Given its dependence on Judaism and the Hebrew Bible, historic Christianity has always been a textual and literary religion. Because of their belief in a verbal, propositional revelation in Scripture (Old and New Testaments), Christians, like Jews before them, have been known as “People of the Book.” With that bookish past, I think Christians have good reason to be vigorous and dedicated readers.
This new blog series on Reflections is intended to encourage Christians to read more vigorously by providing a beginner’s guide to some of the Christian classics in such fields as theology, philosophy, and apologetics. Hopefully a very brief introduction to these important Christian texts will motivate today’s believers, as St. Augustine was called to in his dramatic conversion to Christianity, to “take up and read” (Latin: Tolle lege) these classic books.
Why Is This Author Notable?
The first book in this series was written by “Oxbridge” literary scholar C. S. Lewis (1898–1963), who also served as a lay Anglican theologian and a versatile Christian apologist. He was perhaps the most influential Christian thinker and writer of the twentieth century. For more about him and his accomplishments, see my article “Christian Thinkers 101: A Crash Course on C. S. Lewis.”
What Is This Book About?
The subject matter of Mere Christianity came from a series of BBC radio talks that Lewis gave during the Second World War. The book’s basic content first appeared in published form as three pamphlets and was later expanded into a book in 1952. This work may be Lewis’s most popular nonfiction book.
In the preface, Lewis presents the idea of “mere Christianity,” which reflects far more than a book title. This term refers to a group of essential and “agreed, or common, or central” Christian doctrines (such as the Trinity, the incarnation, and the atonement) that all branches of historic Christendom (Orthodox, Catholic, Protestant) affirm. Thus, the goal of the book is to explain and defend the central beliefs and values of common Christianity.
Lewis introduces the Christian faith by dividing the book into four parts. Part one discusses the moral order found in the universe as a clue to the cosmos’s meaning and as a pointer to its creator God. Thus, this first section focuses heavily on Lewis’s discussion of the origin and implications of morality.
Part two explores the central doctrinal truth of historic Christianity. What makes the Christian faith different from all other religions is what Lewis calls “the shocking alternative”—God has become incarnate in the person of Jesus Christ. Lewis thus explores the incarnation and its implications for the salvation of human beings.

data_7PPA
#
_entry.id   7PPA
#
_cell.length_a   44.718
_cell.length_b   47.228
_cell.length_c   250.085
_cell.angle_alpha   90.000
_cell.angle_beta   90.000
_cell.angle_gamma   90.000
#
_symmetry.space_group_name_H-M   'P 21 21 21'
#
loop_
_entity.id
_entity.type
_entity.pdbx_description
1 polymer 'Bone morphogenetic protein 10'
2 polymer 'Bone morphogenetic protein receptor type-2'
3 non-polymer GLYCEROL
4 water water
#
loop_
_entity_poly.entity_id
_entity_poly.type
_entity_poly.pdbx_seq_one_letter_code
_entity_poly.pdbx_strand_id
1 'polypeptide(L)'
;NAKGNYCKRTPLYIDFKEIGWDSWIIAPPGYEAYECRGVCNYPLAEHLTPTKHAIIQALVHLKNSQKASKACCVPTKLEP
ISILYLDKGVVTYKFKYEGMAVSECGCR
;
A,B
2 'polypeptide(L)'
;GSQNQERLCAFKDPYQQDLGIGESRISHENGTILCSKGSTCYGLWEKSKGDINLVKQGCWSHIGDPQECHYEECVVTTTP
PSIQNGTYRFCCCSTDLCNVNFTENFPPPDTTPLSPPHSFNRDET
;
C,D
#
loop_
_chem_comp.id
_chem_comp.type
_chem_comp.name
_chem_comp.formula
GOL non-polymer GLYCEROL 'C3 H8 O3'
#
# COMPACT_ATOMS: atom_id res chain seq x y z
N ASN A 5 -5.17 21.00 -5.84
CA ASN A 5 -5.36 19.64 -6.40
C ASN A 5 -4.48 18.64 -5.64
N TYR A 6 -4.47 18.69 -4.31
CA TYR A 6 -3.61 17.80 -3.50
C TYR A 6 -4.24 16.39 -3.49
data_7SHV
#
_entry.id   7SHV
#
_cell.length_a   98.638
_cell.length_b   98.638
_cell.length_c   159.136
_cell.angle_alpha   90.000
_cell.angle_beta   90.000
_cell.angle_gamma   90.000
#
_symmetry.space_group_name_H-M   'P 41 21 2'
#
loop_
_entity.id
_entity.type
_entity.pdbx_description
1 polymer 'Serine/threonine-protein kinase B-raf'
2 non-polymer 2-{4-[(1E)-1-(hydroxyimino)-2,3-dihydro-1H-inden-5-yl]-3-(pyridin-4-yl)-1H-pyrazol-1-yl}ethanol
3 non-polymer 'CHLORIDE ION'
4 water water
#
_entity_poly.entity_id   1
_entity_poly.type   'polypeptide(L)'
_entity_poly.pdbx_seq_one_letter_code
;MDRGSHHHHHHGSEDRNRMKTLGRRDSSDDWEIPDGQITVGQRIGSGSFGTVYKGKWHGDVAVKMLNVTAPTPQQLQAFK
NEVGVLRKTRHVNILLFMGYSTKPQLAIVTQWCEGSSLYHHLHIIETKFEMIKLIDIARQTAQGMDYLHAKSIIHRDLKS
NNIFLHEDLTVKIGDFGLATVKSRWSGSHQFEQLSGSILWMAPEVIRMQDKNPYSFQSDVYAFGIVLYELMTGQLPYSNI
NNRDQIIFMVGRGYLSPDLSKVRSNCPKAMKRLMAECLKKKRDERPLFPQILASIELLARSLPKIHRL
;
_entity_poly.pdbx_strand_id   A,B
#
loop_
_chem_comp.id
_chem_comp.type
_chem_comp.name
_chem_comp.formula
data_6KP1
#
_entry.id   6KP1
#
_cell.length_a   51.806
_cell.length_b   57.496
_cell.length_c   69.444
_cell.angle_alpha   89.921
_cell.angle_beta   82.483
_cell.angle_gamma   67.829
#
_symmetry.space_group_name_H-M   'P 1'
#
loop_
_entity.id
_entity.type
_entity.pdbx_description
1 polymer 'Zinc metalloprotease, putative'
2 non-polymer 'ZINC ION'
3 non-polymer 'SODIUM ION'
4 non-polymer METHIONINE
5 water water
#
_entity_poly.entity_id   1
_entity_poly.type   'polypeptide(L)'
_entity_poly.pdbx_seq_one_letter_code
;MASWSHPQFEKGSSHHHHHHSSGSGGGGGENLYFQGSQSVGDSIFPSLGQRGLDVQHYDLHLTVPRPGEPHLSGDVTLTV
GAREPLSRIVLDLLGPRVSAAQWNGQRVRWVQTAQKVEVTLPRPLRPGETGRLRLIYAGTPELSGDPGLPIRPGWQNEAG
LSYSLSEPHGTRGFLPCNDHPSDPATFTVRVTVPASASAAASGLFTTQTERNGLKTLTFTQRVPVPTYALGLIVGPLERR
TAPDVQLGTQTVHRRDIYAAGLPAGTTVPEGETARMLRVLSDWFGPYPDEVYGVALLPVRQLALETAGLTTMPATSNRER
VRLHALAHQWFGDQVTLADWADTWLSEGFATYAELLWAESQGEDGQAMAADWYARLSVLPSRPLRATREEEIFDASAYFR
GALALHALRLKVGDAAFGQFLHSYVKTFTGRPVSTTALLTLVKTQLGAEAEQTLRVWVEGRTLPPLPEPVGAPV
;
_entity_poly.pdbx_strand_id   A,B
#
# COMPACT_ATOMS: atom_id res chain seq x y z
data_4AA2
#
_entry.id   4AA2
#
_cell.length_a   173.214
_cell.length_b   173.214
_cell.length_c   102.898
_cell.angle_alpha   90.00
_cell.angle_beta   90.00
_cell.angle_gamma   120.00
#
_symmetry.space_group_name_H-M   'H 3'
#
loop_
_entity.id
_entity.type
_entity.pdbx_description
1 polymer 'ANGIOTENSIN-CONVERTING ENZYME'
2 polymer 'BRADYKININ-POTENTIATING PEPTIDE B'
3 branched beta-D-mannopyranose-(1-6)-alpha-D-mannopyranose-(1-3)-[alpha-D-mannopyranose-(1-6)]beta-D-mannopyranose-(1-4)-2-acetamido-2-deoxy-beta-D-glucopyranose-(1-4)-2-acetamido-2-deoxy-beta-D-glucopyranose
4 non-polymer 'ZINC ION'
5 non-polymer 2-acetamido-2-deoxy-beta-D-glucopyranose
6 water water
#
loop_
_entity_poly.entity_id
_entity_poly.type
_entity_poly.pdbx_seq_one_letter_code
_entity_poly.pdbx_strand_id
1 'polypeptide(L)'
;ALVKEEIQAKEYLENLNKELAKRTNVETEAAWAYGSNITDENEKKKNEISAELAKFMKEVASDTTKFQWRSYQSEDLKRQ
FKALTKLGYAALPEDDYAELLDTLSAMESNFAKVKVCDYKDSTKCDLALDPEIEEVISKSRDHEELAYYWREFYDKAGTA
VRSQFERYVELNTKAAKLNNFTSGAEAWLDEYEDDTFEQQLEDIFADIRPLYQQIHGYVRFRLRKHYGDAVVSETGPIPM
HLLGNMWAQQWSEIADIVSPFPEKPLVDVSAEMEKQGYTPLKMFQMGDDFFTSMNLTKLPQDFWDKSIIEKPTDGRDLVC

Part three examines Christian behavior in terms of morality and Christian lifestyle. Lewis covers the cardinal and theological virtues as well as the deadliest of all vices. He also provides a Christian discussion of sexual morality and the institution of marriage.
Part four introduces the doctrine of the Trinity as the unique understanding of biblical monotheism. Lewis helps explain some of the deeper theological concepts connected to God’s triune nature. Lewis closes the book with an exploration of what it means to be transformed by God by becoming new creatures in Christ Jesus.
Why Is This Book Worth Reading?
This book is a contemporary classic and was voted the most important Christian book of the twentieth century. It remains a perpetual bestseller more than 60 years after it was written. Christian leaders Charles Colson and Francis Collins acknowledge Mere Christianity as playing a critical role in their coming to faith in Christ.
Mere Christianity was the first Christian book that I ever read, and it powerfully impacted my thinking. What impresses me most about this book is its lucid style and single-minded focus on the essence of the faith. Knowing what you believe and why you believe it can help all Christians fulfill their God-given role in drawing others to follow Christ. Lewis’s classic book can provide great assistance in that critical enterprise.
- After you have read Mere Christianity, you may want to read Christian philosopher Richard Purtill’s book C. S. Lewis’ Case for the Christian Faith.
- For more articles about C. S. Lewis and his broader concept of “mere Christianity,” see my articles “Remembering C. S. Lewis 50 Years after His Death, Part 1” and “Lewis’s Mere Christianity Relevant Today.”
Subjects: Books, Christian Literature